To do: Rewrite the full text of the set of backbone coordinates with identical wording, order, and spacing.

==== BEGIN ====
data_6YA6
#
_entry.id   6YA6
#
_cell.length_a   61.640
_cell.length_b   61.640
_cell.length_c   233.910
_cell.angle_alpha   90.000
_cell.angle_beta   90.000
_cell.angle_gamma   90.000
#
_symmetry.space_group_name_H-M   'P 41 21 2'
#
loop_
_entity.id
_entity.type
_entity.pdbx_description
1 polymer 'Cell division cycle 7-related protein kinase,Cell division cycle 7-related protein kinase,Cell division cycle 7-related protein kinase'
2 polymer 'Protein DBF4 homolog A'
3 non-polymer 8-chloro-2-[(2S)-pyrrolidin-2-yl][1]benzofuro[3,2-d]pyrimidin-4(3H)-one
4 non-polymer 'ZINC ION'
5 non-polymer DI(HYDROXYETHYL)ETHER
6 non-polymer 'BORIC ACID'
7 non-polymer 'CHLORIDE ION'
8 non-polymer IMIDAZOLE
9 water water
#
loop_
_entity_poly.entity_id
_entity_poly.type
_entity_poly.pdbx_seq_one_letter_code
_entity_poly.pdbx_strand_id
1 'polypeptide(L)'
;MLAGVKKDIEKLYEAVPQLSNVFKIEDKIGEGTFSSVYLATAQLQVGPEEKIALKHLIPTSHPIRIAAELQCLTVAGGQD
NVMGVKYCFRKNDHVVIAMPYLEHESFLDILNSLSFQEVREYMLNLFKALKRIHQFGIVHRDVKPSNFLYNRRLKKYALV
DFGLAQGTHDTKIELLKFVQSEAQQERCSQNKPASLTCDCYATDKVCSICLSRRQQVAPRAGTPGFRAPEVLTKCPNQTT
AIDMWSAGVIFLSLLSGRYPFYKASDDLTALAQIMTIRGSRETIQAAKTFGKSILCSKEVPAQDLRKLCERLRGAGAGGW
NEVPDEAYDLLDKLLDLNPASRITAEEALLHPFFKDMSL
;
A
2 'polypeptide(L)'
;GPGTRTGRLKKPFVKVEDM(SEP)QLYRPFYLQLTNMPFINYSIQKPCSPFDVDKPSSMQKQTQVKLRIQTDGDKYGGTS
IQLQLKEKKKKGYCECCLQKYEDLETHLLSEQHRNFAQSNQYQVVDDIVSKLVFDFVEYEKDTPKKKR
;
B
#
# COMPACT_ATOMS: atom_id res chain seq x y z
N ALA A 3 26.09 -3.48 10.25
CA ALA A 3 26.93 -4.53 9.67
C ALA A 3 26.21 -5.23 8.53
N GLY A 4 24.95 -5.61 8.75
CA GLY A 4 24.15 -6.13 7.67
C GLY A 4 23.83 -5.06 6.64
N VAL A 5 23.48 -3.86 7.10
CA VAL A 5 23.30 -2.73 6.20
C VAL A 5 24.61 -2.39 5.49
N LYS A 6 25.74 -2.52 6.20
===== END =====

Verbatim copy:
data_6YA6
#
_entry.id   6YA6
#
_cell.length_a   61.640
_cell.length_b   61.640
_cell.length_c   233.910
_cell.angle_alpha   90.000
_cell.angle_beta   90.000
_cell.angle_gamma   90.000
#
_symmetry.space_group_name_H-M   'P 41 21 2'
#
loop_
_entity.id
_entity.type
_entity.pdbx_description
1 polymer 'Cell division cycle 7-related protein kinase,Cell division cycle 7-related protein kinase,Cell division cycle 7-related protein kinase'
2 polymer 'Protein DBF4 homolog A'
3 non-polymer 8-chloro-2-[(2S)-pyrrolidin-2-yl][1]benzofuro[3,2-d]pyrimidin-4(3H)-one
4 non-polymer 'ZINC ION'
5 non-polymer DI(HYDROXYETHYL)ETHER
6 non-polymer 'BORIC ACID'
7 non-polymer 'CHLORIDE ION'
8 non-polymer IMIDAZOLE
9 water water
#
loop_
_entity_poly.entity_id
_entity_poly.type
_entity_poly.pdbx_seq_one_letter_code
_entity_poly.pdbx_strand_id
1 'polypeptide(L)'
;MLAGVKKDIEKLYEAVPQLSNVFKIEDKIGEGTFSSVYLATAQLQVGPEEKIALKHLIPTSHPIRIAAELQCLTVAGGQD
NVMGVKYCFRKNDHVVIAMPYLEHESFLDILNSLSFQEVREYMLNLFKALKRIHQFGIVHRDVKPSNFLYNRRLKKYALV
DFGLAQGTHDTKIELLKFVQSEAQQERCSQNKPASLTCDCYATDKVCSICLSRRQQVAPRAGTPGFRAPEVLTKCPNQTT
AIDMWSAGVIFLSLLSGRYPFYKASDDLTALAQIMTIRGSRETIQAAKTFGKSILCSKEVPAQDLRKLCERLRGAGAGGW
NEVPDEAYDLLDKLLDLNPASRITAEEALLHPFFKDMSL
;
A
2 'polypeptide(L)'
;GPGTRTGRLKKPFVKVEDM(SEP)QLYRPFYLQLTNMPFINYSIQKPCSPFDVDKPSSMQKQTQVKLRIQTDGDKYGGTS
IQLQLKEKKKKGYCECCLQKYEDLETHLLSEQHRNFAQSNQYQVVDDIVSKLVFDFVEYEKDTPKKKR
;
B
#
# COMPACT_ATOMS: atom_id res chain seq x y z
N ALA A 3 26.09 -3.48 10.25
CA ALA A 3 26.93 -4.53 9.67
C ALA A 3 26.21 -5.23 8.53
N GLY A 4 24.95 -5.61 8.75
CA GLY A 4 24.15 -6.13 7.67
C GLY A 4 23.83 -5.06 6.64
N VAL A 5 23.48 -3.86 7.10
CA VAL A 5 23.30 -2.73 6.20
C VAL A 5 24.61 -2.39 5.49
N LYS A 6 25.74 -2.52 6.20